Witnessing Transient Moments of Inner Freedom
Behind closed doors in the mundane setting of cheap hotels, Pierre Liebaert documents models posing nude and masked as they seek to withdraw from the norms of their everyday life.
“Hello Sir, I’d be interested to expose myself before the lens of your camera. […] I have never done this before… But I really want to… Best. John” Messages filled with urgency and impatience flooded Pierre Liebaert after he published an advert in a local Belgian newspaper looking for nude models. What he realised after 30 sessions is that his subjects incarnated a social trend – that of men willing to expose themselves naked, in secrecy, torn between their ordinary family life and mixed sexual desires.
“It was the first time that I was so deeply involved in a story emotionally. It was very heavy and demanding. For three years, I replied to more than 10,000 emails – these emails replaced my furniture, my relatives. I still don’t know how this project took me this far”, Liebaert explains.
What started as a libertarian project developed into a strictly framed one that dictated its own rules in terms of subjects – inevitably male - and location: the either baroque or rudimentary setting of cheap hotels. “It was interesting to develop the grammar of the series in this context. The lustful atmosphere of the rooms is meant to arouse sexual fantasies and it sometimes seems like the body, fleshy or angular, is part of the decor”, he continues.
The project soon defined the medium too. “Photography was not enough to capture the heart beat of these men. I was interested in the relationship between me and the model, as if it was a third person - the voyeur - in this ritual, expiatory, performance.” Only the video camera could offer the distance that Liebaert was looking for.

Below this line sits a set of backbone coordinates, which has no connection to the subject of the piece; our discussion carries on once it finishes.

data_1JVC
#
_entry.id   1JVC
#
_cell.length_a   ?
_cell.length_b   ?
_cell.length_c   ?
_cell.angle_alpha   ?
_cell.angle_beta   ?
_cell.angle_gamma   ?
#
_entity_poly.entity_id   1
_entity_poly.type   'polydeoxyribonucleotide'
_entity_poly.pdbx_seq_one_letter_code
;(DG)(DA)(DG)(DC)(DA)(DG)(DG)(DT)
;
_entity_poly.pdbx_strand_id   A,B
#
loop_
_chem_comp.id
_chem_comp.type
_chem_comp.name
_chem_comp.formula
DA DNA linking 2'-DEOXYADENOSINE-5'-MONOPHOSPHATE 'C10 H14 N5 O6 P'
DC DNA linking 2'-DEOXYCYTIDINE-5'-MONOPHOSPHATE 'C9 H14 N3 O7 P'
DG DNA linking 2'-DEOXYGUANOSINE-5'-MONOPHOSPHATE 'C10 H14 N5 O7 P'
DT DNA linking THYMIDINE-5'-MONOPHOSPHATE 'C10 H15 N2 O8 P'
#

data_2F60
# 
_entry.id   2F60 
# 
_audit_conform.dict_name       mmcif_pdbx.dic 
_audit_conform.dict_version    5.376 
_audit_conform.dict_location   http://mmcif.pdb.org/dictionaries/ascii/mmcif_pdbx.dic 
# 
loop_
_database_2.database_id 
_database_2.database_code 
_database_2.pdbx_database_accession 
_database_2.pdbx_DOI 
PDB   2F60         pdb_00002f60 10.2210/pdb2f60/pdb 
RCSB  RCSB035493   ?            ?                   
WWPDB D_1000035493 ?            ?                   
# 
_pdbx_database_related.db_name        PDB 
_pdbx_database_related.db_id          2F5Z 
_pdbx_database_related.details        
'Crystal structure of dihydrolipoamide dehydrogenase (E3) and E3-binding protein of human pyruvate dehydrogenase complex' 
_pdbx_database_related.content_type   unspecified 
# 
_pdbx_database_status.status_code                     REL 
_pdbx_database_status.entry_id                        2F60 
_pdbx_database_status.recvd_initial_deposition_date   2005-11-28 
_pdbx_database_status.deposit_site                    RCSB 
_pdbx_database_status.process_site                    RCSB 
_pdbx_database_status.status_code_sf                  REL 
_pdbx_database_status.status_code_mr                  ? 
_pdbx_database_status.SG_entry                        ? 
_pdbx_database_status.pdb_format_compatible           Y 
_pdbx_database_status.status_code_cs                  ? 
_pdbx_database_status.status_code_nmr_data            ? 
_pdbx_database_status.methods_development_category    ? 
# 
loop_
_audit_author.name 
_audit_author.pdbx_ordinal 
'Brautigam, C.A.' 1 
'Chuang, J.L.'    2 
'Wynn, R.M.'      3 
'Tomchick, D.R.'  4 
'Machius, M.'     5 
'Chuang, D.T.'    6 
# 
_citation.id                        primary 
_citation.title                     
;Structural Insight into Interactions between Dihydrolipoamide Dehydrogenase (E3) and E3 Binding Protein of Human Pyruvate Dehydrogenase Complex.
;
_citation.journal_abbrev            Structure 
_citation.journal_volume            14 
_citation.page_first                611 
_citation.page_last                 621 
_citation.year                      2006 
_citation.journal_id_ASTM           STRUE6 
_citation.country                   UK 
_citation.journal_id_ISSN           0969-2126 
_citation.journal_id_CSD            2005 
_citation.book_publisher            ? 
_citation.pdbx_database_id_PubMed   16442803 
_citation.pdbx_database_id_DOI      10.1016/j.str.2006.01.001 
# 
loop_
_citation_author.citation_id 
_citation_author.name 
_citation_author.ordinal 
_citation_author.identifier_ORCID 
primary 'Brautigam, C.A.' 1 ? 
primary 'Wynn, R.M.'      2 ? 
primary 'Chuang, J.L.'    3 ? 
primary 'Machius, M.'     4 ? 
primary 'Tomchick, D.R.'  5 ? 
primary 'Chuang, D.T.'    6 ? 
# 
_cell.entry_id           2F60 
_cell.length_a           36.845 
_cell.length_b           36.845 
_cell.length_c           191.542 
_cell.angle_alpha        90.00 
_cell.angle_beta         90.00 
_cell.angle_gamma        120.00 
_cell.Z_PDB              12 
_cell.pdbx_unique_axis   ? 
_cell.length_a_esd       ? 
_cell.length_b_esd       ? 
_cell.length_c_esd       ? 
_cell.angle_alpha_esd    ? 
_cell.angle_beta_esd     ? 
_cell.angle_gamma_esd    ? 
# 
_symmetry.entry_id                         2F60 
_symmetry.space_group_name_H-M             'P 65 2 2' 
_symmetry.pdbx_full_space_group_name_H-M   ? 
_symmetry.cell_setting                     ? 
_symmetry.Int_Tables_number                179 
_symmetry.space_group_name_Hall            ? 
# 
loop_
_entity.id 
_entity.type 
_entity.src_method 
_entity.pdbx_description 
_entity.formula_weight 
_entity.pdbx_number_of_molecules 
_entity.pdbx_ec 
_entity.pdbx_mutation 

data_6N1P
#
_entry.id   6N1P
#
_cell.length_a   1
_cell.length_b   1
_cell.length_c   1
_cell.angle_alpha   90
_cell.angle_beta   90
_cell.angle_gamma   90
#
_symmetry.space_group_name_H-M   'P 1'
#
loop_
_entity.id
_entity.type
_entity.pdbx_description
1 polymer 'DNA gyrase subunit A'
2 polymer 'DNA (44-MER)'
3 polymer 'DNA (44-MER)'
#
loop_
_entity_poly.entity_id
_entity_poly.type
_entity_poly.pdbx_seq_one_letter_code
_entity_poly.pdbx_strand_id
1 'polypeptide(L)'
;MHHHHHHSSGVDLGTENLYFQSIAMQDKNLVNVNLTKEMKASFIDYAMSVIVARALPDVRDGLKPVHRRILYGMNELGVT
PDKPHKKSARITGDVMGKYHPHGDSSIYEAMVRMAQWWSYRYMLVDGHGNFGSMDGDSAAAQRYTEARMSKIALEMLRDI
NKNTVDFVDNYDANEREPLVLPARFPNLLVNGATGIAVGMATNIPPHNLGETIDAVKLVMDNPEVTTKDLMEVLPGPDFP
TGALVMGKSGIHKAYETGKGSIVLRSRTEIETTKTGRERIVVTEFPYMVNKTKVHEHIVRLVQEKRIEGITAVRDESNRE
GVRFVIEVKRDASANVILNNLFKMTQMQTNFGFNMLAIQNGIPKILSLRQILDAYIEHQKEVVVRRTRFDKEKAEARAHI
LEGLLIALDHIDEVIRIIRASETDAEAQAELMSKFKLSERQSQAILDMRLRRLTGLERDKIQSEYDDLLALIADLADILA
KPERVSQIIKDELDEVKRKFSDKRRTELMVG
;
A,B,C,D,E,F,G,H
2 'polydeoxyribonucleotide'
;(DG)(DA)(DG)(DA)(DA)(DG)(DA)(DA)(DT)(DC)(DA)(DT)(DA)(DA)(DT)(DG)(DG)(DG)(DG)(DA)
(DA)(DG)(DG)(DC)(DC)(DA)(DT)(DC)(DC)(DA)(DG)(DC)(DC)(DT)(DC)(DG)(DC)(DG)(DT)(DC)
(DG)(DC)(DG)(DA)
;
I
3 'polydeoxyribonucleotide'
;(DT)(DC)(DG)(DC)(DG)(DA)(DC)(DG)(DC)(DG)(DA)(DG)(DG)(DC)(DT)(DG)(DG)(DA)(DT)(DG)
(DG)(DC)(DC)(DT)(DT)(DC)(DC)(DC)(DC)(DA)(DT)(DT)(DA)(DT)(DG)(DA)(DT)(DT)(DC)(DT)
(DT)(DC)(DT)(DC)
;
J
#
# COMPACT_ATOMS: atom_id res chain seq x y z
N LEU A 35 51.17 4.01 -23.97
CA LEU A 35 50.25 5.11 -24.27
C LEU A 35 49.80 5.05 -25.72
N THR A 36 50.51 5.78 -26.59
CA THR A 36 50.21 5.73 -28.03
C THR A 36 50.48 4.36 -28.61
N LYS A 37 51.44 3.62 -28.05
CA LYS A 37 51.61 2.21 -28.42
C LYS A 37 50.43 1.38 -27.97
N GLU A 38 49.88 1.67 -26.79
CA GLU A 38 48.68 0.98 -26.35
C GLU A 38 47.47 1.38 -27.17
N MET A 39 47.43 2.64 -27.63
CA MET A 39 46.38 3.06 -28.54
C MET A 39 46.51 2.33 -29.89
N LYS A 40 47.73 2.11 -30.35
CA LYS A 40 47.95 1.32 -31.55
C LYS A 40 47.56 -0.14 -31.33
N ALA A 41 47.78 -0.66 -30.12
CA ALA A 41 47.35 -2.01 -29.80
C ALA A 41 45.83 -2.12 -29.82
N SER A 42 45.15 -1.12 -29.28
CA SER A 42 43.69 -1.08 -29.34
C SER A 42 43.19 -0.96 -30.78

Playing on various levels of documentary and fiction, his video dives into the depth of human condition. Unlike the photo shoots, the video scenes are staged, while the audio is a hybrid mix of the conversations that he recorded during the photo shoots and of ambient sounds that he captured a posteriori. “We can for instance hear the sound of the man swallowing because I wanted to tackle the idea of the body as a prison from which one can escape.” We also notice the severity of silence, and the difficulty to handle it when the man murmurs, “do you mind if I speak? That would help me feel more comfortable.”
Ultimately, Free Now unravels like a tragic, carnal opera in which the characters often wear a mask – the same magical tool that, as Michel Foucault pointed out, enables those wearing it to excavate their real self. “Not realising that one can have dark desires is to deny oneself”, Liebaert concludes.
Pierre Liebaert is a Belgian photographer currently living and working in Brussels. His story, Free Now, was the winner of the PHM 2016 Grant New Generation Prize.
Laurence Cornet is a writer and curator based in Brooklyn focusing on cultural and environmental issues.